As a part of our ongoing partnership with Art Practical, today we bring you a profile from writer Matthew Harrison Tedford on Claudia Joskowicz, a recent visiting artist at the San Francisco Art Institute.
Claudia Joskowicz, who is an artist based in New York and Santa Cruz, Bolivia, creates videos that reawaken violent events and their residue from Bolivian history. Often filmed in very slow motion, these works allow viewers to focus on the intense emotions or complicated scenarios they document. Oscillating between serenity and suspense, Joskowicz’s videos first create points of entry and then confront viewers with the trauma and anguish of the videos’ subjects.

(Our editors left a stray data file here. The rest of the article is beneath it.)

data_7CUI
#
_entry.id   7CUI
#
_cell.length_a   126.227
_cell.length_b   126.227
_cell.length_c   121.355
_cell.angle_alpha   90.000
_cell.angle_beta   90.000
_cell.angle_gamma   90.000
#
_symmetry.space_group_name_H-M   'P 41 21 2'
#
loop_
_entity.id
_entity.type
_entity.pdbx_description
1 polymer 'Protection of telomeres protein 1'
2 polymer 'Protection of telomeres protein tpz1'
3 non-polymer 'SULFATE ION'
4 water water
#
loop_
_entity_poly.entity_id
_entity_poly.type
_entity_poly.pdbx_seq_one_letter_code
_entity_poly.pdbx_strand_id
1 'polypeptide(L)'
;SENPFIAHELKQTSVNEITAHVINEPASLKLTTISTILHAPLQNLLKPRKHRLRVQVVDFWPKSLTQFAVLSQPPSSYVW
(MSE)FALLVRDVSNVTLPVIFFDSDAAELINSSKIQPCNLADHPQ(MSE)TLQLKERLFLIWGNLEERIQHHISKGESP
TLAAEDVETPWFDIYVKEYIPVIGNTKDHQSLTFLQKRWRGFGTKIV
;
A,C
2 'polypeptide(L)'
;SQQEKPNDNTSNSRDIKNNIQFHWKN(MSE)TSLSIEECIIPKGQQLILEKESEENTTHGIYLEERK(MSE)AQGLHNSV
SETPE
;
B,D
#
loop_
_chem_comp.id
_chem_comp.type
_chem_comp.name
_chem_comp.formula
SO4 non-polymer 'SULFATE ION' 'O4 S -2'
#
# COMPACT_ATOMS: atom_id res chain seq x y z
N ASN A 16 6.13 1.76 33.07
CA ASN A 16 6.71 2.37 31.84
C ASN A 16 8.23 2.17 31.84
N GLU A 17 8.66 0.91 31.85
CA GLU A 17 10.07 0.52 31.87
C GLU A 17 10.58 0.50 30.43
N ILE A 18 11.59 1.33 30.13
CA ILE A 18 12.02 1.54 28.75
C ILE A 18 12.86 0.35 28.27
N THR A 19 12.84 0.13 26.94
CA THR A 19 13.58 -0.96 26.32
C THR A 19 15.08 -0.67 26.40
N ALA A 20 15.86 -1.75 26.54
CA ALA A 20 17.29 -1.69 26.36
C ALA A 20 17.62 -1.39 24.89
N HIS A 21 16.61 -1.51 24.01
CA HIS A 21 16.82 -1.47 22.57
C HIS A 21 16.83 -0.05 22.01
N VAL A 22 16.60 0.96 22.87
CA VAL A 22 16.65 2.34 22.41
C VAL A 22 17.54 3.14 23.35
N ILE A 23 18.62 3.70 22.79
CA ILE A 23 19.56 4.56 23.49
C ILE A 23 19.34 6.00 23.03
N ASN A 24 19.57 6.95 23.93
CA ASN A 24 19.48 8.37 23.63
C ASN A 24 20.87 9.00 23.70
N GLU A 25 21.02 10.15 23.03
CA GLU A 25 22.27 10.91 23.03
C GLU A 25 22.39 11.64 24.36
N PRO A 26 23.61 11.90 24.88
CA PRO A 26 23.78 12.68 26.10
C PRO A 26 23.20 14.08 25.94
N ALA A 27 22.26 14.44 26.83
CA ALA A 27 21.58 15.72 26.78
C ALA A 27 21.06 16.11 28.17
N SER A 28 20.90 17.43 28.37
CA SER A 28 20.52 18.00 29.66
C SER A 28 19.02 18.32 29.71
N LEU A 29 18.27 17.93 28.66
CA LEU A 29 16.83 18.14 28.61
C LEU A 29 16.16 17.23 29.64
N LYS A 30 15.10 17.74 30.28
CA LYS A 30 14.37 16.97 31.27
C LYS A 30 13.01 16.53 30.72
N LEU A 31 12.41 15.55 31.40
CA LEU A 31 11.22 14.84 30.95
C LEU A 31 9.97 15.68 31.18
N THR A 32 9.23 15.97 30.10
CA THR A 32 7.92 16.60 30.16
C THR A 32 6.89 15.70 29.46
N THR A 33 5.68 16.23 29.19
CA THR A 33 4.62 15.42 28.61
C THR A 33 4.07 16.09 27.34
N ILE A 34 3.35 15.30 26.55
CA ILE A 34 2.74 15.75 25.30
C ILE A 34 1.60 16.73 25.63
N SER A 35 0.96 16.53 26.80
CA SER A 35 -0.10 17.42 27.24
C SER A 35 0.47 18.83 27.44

Sympathy for the Devil (2011) is a haunting peek at a commonplace interaction between two unassuming neighbors in a La Paz high-rise. The opening scene shows two elderly men passing each other, as one enters and another leaves an elevator. The man facing the camera holds his head high, averting the gaze of the other, who looks down. The former represents K. Altmann, the alias of Nikolaus “Klaus” Barbie, the German Nazi officer who earned the nickname “Butcher of Lyon” due to his torture of Jews and Resistance leaders in Vichy France. In the video, the second man represents an unnamed Polish Jew who immigrated to Bolivia during World War II and was allegedly Barbie’s neighbor, living on the floor below. The scene progresses like molasses, with almost indiscernible movement—as one might imagine feeling the time passing during such an uncomfortable situation. Did each of these men know the history of the other? Is Barbie’s distant glare evidence of hubris or humiliation?